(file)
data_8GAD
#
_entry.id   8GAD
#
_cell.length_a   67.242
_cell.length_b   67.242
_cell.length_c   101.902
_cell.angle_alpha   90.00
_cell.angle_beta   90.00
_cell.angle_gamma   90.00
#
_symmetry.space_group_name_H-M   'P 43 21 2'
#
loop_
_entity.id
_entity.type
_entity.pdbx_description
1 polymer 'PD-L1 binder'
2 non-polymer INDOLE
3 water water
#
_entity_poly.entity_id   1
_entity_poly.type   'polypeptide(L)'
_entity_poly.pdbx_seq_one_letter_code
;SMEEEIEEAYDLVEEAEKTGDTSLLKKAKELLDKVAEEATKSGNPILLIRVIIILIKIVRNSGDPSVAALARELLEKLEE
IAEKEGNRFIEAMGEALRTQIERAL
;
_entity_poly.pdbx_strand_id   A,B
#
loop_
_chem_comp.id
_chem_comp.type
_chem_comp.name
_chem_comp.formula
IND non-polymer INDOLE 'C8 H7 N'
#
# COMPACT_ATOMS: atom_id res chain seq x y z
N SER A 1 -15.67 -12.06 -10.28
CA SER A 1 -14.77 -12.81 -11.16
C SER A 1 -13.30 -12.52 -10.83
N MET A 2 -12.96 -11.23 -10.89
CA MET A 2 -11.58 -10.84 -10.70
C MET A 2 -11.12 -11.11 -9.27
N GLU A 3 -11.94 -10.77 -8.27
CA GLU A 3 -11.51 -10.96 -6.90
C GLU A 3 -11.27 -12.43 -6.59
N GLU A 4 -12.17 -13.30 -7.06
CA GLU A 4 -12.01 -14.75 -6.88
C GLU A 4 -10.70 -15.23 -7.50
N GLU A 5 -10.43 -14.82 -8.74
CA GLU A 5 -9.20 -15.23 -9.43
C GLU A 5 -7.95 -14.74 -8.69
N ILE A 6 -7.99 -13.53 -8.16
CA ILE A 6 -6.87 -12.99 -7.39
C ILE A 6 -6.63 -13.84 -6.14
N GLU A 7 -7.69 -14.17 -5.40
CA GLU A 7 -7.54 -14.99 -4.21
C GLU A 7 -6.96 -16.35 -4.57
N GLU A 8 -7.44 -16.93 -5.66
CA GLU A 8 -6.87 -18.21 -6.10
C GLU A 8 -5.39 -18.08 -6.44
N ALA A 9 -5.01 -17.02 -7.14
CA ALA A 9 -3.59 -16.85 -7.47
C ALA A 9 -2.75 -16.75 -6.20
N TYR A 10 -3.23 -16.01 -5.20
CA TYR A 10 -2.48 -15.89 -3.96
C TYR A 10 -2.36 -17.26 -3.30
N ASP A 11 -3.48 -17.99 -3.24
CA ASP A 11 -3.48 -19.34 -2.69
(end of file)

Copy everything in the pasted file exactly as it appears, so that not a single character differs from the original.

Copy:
data_8GAD
#
_entry.id   8GAD
#
_cell.length_a   67.242
_cell.length_b   67.242
_cell.length_c   101.902
_cell.angle_alpha   90.00
_cell.angle_beta   90.00
_cell.angle_gamma   90.00
#
_symmetry.space_group_name_H-M   'P 43 21 2'
#
loop_
_entity.id
_entity.type
_entity.pdbx_description
1 polymer 'PD-L1 binder'
2 non-polymer INDOLE
3 water water
#
_entity_poly.entity_id   1
_entity_poly.type   'polypeptide(L)'
_entity_poly.pdbx_seq_one_letter_code
;SMEEEIEEAYDLVEEAEKTGDTSLLKKAKELLDKVAEEATKSGNPILLIRVIIILIKIVRNSGDPSVAALARELLEKLEE
IAEKEGNRFIEAMGEALRTQIERAL
;
_entity_poly.pdbx_strand_id   A,B
#
loop_
_chem_comp.id
_chem_comp.type
_chem_comp.name
_chem_comp.formula
IND non-polymer INDOLE 'C8 H7 N'
#
# COMPACT_ATOMS: atom_id res chain seq x y z
N SER A 1 -15.67 -12.06 -10.28
CA SER A 1 -14.77 -12.81 -11.16
C SER A 1 -13.30 -12.52 -10.83
N MET A 2 -12.96 -11.23 -10.89
CA MET A 2 -11.58 -10.84 -10.70
C MET A 2 -11.12 -11.11 -9.27
N GLU A 3 -11.94 -10.77 -8.27
CA GLU A 3 -11.51 -10.96 -6.90
C GLU A 3 -11.27 -12.43 -6.59
N GLU A 4 -12.17 -13.30 -7.06
CA GLU A 4 -12.01 -14.75 -6.88
C GLU A 4 -10.70 -15.23 -7.50
N GLU A 5 -10.43 -14.82 -8.74
CA GLU A 5 -9.20 -15.23 -9.43
C GLU A 5 -7.95 -14.74 -8.69
N ILE A 6 -7.99 -13.53 -8.16
CA ILE A 6 -6.87 -12.99 -7.39
C ILE A 6 -6.63 -13.84 -6.14
N GLU A 7 -7.69 -14.17 -5.40
CA GLU A 7 -7.54 -14.99 -4.21
C GLU A 7 -6.96 -16.35 -4.57
N GLU A 8 -7.44 -16.93 -5.66
CA GLU A 8 -6.87 -18.21 -6.10
C GLU A 8 -5.39 -18.08 -6.44
N ALA A 9 -5.01 -17.02 -7.14
CA ALA A 9 -3.59 -16.85 -7.47
C ALA A 9 -2.75 -16.75 -6.20
N TYR A 10 -3.23 -16.01 -5.20
CA TYR A 10 -2.48 -15.89 -3.96
C TYR A 10 -2.36 -17.26 -3.30
N ASP A 11 -3.48 -17.99 -3.24
CA ASP A 11 -3.48 -19.34 -2.69